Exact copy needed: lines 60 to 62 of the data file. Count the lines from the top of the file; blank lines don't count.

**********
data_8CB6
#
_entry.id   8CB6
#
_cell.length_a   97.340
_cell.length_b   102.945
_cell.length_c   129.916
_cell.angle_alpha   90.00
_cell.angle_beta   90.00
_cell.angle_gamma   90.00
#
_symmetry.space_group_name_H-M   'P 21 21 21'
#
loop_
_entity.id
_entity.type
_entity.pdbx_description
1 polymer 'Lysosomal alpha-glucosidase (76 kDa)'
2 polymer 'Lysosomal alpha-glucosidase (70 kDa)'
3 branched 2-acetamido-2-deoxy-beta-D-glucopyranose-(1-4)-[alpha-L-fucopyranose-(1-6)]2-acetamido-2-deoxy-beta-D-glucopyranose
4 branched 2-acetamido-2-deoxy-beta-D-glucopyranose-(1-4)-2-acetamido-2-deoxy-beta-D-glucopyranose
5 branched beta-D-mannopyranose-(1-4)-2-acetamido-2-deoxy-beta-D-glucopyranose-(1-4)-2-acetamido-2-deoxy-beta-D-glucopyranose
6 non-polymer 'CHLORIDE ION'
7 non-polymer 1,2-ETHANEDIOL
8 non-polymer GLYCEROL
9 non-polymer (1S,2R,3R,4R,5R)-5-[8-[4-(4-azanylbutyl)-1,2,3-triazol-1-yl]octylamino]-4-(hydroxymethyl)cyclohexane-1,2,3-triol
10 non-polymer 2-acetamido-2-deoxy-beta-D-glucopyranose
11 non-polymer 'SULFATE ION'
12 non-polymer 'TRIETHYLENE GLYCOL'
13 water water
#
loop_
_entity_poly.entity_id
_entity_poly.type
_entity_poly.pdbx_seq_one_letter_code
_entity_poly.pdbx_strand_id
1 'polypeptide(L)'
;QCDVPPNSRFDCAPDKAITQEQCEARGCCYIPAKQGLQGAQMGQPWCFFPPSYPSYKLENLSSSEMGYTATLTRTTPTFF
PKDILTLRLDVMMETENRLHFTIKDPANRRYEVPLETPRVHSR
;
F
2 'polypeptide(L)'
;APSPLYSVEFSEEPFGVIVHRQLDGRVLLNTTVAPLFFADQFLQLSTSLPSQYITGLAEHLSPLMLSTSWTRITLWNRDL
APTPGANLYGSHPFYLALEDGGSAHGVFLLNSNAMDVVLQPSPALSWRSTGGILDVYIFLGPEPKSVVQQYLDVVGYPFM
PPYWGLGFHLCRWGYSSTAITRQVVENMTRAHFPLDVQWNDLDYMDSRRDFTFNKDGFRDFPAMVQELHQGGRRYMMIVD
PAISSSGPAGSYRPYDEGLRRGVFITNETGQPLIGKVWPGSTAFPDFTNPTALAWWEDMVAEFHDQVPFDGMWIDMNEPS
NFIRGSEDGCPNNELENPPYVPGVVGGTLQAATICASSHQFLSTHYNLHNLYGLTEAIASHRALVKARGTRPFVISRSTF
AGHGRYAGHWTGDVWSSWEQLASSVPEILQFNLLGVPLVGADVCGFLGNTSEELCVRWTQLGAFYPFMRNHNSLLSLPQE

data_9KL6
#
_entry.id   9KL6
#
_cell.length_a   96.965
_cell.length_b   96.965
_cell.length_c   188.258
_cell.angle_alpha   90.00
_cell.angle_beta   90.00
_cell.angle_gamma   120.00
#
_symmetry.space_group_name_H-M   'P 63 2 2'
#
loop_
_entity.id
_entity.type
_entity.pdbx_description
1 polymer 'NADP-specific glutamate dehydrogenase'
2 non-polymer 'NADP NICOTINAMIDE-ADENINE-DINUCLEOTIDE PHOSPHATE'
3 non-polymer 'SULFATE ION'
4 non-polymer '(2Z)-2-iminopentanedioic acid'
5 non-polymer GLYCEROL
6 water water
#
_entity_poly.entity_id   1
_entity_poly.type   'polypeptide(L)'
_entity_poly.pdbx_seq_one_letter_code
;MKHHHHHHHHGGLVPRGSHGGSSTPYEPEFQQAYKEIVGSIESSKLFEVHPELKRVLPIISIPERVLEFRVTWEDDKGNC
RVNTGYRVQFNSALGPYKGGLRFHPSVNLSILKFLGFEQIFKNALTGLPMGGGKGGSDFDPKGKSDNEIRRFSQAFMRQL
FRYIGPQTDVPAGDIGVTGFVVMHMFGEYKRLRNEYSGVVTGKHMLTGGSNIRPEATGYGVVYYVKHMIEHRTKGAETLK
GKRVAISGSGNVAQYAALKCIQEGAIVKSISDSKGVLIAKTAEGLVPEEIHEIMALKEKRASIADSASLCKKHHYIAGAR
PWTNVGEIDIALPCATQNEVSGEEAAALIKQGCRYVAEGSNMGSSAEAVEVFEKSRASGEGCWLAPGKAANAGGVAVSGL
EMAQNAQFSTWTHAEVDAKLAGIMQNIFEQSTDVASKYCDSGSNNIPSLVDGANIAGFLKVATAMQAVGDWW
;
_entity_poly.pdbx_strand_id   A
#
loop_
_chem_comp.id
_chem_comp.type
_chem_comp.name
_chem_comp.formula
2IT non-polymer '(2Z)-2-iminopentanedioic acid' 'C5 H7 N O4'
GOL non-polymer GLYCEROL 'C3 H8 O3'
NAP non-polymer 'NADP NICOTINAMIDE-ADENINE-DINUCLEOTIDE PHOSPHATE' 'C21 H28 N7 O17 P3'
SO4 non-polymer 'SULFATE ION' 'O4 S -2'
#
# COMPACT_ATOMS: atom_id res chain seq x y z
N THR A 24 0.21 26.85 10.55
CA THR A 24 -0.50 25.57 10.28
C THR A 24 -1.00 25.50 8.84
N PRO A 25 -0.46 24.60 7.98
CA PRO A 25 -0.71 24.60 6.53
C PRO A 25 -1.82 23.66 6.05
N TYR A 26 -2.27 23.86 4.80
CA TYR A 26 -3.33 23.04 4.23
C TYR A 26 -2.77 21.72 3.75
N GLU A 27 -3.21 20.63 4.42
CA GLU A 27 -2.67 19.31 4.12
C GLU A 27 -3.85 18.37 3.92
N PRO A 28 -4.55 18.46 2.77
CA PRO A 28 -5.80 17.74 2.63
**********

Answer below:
_symmetry.space_group_name_H-M   'P 63 2 2'
#
loop_